Cancer Screening Recommendations

Cancer screenings increase the likelihood of detecting some cancers early.

Read through the screening recommendations below for more information. Please speak with your physician to determine if you have additional factors that would require more frequent or additional cancer screening. 

For additional information on cancer screening, please visit the American Cancer Society or the National Comprehensive Cancer Network.

Breast Cancer Screenings
  • Annual mammograms beginning at age 40
  • Personal breast awareness.
  • Clinical breast exam: Ages 20-39 - as part of periodic health exam, every three years. Ages 40 and up - prior to mammogram as part of a periodic health exam annually.
Cervical Cancer
  • Cervical screening should begin at age 21, but preferred tests and frequency vary by age.
  •  For ages 21-29, a Pap test should be performed every 3 years. For ages 30-65, a Pap and HPV test should be performed every 5 years. 
  •  Women can stop screening at age 66 with adequate negative prior screening (more than 3 consecutive negative Pap tests within 10 years or more than 2 consecutive negative HPV and Pap tests within 10 years (most recent within 5 years) OR after hysterectomy.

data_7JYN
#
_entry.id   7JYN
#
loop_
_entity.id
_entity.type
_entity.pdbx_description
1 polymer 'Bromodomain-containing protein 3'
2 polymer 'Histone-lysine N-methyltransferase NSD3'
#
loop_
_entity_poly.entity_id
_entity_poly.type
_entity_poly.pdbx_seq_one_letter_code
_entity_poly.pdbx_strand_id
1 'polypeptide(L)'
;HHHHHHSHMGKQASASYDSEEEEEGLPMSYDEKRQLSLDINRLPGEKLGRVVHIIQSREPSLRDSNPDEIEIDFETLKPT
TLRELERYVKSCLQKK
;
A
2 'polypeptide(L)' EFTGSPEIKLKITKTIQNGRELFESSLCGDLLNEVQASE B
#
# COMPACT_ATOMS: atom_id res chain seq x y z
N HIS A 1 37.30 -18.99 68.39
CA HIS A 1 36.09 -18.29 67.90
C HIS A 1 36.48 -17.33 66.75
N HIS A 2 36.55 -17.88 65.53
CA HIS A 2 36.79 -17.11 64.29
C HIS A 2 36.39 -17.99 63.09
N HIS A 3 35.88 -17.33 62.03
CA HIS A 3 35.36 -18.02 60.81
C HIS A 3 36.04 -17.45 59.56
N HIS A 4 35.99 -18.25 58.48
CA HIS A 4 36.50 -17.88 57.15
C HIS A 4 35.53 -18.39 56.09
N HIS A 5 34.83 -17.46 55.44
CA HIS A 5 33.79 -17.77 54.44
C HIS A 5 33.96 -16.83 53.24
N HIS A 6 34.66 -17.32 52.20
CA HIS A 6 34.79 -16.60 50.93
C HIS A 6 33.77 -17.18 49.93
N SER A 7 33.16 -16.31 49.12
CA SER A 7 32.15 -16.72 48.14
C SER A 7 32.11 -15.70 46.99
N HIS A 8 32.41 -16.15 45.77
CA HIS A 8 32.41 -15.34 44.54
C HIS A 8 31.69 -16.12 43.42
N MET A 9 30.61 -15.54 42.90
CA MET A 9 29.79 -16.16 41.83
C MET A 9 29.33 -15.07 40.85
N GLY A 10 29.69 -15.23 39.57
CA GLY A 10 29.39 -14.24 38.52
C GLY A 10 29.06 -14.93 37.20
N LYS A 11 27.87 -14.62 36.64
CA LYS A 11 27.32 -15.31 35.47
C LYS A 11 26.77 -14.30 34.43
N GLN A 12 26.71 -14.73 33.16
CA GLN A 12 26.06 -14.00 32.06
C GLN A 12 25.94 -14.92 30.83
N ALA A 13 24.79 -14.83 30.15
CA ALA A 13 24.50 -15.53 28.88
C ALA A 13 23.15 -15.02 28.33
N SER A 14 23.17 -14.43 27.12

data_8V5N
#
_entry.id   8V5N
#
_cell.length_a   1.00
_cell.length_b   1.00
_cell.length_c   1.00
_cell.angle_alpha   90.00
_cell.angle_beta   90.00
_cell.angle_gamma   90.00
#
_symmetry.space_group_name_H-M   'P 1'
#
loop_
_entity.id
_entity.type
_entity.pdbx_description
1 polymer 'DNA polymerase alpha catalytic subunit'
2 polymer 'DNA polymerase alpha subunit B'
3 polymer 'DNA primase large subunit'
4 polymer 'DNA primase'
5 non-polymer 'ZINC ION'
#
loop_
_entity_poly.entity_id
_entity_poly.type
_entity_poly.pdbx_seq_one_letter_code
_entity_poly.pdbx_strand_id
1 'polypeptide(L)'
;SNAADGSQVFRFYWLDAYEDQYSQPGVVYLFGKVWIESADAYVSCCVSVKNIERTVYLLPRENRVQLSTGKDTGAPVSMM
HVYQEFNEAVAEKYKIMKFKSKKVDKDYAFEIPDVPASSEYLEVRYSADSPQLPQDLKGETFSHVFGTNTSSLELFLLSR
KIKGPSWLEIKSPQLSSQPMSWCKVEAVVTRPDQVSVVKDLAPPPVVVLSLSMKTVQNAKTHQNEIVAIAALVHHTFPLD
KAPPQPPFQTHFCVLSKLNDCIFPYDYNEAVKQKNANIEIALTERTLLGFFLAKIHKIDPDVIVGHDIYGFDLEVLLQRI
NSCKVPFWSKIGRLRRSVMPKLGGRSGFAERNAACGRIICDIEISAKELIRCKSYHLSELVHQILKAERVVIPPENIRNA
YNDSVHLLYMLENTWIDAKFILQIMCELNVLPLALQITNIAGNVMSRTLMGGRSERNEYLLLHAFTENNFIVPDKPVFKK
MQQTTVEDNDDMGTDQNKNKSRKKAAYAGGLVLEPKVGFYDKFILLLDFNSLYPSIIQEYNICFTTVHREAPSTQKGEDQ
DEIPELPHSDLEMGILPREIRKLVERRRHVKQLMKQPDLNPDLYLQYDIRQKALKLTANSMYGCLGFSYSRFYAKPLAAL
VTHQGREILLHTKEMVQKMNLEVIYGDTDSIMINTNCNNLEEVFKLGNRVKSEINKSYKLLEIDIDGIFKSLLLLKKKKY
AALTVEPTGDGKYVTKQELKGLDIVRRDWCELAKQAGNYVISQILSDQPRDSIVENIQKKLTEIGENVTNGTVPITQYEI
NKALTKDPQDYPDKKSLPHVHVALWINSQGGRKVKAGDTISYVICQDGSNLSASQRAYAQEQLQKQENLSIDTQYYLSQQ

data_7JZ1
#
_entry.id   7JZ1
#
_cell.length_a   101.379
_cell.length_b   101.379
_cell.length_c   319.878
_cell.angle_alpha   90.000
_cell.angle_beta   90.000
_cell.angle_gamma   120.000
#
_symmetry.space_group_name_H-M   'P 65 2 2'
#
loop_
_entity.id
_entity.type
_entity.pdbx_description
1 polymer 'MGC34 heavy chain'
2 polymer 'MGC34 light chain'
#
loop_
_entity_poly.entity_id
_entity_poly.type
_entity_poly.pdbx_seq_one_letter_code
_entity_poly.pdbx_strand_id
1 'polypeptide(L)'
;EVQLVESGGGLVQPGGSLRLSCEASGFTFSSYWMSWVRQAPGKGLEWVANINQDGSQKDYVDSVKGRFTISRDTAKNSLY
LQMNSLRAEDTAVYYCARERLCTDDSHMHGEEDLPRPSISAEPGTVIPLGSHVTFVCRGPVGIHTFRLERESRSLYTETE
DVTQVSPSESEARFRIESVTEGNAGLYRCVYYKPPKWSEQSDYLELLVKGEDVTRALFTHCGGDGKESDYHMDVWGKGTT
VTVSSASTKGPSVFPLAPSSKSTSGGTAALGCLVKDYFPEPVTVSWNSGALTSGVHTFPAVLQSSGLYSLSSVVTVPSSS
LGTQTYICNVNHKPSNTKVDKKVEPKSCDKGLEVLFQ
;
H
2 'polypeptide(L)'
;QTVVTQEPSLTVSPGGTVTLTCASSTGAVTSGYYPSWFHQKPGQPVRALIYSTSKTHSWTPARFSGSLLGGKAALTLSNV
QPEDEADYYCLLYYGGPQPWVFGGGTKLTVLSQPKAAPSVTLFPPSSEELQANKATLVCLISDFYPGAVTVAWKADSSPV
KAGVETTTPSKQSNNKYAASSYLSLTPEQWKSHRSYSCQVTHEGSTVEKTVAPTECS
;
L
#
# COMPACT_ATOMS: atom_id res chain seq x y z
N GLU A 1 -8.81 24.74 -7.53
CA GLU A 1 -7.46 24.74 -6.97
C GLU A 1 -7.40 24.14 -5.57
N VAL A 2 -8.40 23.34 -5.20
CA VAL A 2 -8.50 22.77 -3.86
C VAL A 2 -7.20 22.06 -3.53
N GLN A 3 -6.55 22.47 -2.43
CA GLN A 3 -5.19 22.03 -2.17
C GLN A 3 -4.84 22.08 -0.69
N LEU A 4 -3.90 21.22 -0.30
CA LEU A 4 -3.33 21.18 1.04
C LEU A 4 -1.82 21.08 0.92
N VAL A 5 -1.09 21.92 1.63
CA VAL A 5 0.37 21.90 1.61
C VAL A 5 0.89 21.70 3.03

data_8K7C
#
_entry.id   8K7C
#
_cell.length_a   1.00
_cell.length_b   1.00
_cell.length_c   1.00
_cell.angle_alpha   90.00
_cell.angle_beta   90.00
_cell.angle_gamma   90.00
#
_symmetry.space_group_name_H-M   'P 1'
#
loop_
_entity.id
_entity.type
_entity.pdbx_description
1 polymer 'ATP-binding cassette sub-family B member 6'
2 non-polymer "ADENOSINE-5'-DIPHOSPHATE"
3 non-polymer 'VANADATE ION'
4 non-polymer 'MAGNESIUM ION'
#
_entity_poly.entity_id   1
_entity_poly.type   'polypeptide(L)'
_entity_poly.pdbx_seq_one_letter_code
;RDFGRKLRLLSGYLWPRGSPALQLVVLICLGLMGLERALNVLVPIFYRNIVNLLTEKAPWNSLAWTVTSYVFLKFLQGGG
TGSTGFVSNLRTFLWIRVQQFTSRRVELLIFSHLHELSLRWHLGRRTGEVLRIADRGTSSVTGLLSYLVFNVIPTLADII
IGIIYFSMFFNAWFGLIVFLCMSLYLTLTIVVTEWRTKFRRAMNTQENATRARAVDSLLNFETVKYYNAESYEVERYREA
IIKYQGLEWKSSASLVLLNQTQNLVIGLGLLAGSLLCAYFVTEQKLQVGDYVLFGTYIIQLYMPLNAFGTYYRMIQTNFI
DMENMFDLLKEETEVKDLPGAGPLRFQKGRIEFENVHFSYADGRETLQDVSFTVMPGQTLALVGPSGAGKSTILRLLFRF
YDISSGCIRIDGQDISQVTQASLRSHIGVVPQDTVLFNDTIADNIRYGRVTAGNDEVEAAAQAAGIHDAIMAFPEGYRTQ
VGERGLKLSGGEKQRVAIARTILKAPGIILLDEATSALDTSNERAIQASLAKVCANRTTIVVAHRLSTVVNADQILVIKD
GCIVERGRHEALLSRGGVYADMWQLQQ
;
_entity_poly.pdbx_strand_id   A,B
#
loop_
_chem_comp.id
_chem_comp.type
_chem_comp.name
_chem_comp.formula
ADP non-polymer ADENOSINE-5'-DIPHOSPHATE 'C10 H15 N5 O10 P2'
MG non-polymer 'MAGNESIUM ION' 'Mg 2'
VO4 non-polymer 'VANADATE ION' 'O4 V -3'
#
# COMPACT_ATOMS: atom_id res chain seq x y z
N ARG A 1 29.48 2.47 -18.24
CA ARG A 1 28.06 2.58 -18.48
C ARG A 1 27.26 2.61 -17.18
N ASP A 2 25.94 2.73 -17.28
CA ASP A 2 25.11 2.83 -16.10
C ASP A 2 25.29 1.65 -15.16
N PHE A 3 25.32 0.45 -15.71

Colorectal Cancer
  • Beginning at age 50, men and women should follow one of the following exam schedules: 
  • Fecal occult blood test - annually
  • Flexible sigmoidoscopy - five years
  • Double contrast barium enema - five years
  • Colonoscopy - ten years
  • CT colonography - five years
Lung Cancer
  • If you are 55 to 74 years old, in fairly good health, have at least a 30-pack/year history of smoking and are either still smoking or have quit less than 15 years ago, your physician may consider low-dose CT screening.
  • You should get a low-dose CT every year, up until the age of 74, as long as you remain in good health. You should also receive counseling to stop smoking. 
Prostate Cancer
  • PSA: Men between the ages of 45 and 75 should discuss their risk with their doctor. African-American men and those with immediate family history are at a higher risk. If PSA is greater than 1, repeat every one to two years. If less than 1, repeat every two to four years. If 75 years or older and very healthy, may consider continuing PSA (if greater than 3) every 1-2 years. If PSA is greater than 4, may consider biopsy.
  • Digital Rectal Exam (DRE): This should not be done as a stand-alone test, but rather in conjunction with a PSA test.